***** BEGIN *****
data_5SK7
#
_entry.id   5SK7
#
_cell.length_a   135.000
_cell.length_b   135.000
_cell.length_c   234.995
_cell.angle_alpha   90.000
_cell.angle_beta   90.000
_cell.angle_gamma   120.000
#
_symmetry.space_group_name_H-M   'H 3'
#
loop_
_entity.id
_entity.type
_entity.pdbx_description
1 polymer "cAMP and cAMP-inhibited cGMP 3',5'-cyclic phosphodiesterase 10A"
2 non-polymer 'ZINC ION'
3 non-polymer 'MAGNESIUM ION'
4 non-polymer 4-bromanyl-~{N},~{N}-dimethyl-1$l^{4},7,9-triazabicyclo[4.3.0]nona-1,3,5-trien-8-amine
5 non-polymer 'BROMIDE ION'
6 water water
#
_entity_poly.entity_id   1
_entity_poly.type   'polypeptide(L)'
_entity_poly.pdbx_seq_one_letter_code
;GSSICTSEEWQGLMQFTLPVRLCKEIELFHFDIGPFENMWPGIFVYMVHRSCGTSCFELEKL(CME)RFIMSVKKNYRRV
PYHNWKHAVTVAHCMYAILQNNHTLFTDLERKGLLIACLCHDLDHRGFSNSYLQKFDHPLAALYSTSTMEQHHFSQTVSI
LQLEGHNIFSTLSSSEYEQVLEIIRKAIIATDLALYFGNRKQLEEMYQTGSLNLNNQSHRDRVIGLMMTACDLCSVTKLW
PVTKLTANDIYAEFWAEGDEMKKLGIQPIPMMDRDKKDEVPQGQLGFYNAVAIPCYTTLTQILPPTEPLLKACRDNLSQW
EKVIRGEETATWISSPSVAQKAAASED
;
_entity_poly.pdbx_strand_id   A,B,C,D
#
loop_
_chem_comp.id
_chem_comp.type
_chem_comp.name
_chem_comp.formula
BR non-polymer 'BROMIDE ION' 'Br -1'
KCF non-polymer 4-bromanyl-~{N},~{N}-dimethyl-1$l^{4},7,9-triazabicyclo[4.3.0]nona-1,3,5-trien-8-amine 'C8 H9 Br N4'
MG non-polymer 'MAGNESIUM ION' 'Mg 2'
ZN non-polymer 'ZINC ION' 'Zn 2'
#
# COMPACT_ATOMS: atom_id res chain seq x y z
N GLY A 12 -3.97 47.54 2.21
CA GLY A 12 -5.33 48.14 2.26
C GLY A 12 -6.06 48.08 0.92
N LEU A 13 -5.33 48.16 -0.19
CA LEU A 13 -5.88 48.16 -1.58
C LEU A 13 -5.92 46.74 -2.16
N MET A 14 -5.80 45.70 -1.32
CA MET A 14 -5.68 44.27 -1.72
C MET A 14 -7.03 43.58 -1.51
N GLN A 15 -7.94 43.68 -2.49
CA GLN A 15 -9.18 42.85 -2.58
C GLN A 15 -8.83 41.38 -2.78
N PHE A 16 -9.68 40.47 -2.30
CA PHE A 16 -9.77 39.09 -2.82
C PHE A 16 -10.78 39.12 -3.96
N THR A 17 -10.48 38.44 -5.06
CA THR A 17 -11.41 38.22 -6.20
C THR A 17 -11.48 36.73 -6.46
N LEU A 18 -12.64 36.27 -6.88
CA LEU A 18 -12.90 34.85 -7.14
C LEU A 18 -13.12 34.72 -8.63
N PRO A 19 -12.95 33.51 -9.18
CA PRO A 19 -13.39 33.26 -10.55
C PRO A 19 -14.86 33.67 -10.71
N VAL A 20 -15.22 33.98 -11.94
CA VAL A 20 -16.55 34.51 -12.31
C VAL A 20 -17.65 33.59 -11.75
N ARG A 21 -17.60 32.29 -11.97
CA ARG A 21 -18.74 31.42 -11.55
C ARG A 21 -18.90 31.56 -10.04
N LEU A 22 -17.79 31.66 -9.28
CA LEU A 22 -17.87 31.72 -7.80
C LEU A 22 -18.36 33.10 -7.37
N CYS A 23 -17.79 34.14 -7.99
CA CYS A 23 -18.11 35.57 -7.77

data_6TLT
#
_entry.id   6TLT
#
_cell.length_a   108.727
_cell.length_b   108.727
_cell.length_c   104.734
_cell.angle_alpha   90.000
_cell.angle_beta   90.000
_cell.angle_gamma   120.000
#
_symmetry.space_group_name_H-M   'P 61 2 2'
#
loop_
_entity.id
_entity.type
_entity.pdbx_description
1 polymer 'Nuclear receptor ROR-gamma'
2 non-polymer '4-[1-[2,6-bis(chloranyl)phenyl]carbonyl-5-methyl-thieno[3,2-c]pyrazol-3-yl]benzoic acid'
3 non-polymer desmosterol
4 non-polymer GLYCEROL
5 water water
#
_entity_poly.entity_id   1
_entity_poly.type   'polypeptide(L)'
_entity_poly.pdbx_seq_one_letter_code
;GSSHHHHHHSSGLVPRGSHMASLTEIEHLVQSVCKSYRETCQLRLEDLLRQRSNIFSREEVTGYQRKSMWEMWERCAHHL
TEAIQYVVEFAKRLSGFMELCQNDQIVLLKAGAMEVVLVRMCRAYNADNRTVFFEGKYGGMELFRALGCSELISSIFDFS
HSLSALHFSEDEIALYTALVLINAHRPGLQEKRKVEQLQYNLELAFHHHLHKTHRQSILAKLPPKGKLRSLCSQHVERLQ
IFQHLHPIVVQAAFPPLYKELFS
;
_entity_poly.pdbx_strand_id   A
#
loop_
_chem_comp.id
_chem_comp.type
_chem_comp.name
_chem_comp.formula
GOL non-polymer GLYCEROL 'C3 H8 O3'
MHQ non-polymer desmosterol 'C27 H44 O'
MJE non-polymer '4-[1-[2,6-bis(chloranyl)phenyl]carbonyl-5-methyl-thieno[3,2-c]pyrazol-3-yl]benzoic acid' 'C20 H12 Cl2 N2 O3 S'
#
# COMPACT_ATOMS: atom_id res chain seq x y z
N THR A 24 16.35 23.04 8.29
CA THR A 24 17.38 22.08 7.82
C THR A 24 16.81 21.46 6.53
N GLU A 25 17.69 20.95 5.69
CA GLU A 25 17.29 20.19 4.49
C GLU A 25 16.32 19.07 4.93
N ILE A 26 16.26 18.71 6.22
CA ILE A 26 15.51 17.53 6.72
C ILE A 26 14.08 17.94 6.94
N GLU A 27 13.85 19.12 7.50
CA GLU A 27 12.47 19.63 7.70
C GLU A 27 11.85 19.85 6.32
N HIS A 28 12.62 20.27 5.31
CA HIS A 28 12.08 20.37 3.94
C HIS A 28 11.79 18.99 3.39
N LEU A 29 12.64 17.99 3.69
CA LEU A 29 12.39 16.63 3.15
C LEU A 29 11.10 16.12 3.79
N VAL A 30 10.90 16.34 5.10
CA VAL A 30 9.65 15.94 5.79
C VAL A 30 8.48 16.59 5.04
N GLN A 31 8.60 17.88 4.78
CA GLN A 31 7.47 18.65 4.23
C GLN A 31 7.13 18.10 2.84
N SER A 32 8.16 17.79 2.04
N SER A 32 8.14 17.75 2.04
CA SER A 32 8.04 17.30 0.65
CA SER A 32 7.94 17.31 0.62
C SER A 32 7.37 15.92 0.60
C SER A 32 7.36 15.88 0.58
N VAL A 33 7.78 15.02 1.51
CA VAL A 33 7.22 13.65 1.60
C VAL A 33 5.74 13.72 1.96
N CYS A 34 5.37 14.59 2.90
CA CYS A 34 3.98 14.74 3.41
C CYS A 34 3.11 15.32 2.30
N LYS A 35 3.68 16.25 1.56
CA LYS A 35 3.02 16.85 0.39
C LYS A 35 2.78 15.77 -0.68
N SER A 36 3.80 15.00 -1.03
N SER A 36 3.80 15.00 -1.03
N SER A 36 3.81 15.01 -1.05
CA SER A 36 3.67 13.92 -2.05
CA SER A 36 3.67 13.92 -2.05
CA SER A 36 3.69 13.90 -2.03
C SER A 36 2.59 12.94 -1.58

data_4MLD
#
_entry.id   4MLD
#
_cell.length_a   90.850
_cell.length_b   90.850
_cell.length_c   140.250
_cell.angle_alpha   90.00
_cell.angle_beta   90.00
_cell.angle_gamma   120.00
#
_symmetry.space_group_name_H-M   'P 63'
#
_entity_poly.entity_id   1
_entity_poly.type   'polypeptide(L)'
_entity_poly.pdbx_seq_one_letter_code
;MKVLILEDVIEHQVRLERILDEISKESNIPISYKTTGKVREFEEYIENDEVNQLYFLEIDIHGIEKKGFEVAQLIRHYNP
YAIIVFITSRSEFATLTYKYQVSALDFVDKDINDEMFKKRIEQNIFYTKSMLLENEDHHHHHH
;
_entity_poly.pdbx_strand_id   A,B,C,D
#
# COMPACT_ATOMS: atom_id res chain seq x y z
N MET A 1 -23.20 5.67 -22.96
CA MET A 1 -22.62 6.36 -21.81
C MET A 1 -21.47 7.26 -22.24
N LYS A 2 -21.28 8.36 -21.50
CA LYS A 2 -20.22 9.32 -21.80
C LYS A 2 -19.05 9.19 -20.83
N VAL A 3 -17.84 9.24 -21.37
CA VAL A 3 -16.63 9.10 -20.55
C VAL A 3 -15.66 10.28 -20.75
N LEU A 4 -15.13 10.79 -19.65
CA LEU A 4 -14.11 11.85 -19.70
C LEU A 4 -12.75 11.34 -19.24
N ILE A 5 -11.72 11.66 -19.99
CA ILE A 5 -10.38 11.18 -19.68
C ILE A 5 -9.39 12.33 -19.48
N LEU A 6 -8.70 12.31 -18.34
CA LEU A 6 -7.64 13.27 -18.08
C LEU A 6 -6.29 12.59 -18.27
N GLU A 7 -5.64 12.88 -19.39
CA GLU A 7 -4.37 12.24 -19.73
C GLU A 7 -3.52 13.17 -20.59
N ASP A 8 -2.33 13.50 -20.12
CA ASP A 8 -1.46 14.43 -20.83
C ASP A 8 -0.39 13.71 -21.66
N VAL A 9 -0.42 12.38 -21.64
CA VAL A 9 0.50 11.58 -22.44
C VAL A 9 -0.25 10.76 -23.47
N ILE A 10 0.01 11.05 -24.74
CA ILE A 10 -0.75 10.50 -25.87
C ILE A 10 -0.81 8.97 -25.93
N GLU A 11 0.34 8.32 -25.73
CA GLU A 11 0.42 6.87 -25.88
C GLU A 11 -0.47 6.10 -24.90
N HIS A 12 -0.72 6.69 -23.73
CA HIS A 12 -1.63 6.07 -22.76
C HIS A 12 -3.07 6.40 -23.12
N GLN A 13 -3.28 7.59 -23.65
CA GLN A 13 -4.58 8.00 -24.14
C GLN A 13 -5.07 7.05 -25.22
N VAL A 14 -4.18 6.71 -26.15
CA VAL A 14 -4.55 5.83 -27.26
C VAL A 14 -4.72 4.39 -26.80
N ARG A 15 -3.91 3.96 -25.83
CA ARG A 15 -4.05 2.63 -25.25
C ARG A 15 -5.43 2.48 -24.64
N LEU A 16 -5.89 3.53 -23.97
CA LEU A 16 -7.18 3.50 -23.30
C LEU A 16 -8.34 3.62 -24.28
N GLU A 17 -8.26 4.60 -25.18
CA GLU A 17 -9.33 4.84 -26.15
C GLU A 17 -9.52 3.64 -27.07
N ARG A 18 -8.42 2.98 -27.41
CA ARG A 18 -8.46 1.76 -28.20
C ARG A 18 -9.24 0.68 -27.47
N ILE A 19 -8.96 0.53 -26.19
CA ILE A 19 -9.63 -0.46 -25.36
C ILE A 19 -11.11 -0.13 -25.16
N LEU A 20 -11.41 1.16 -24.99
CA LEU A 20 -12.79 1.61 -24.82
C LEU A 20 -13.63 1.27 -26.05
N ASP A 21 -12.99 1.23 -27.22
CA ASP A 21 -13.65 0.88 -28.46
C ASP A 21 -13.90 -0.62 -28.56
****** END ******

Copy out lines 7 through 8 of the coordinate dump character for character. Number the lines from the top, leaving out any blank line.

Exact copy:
_cell.length_c   234.995
_cell.angle_alpha   90.000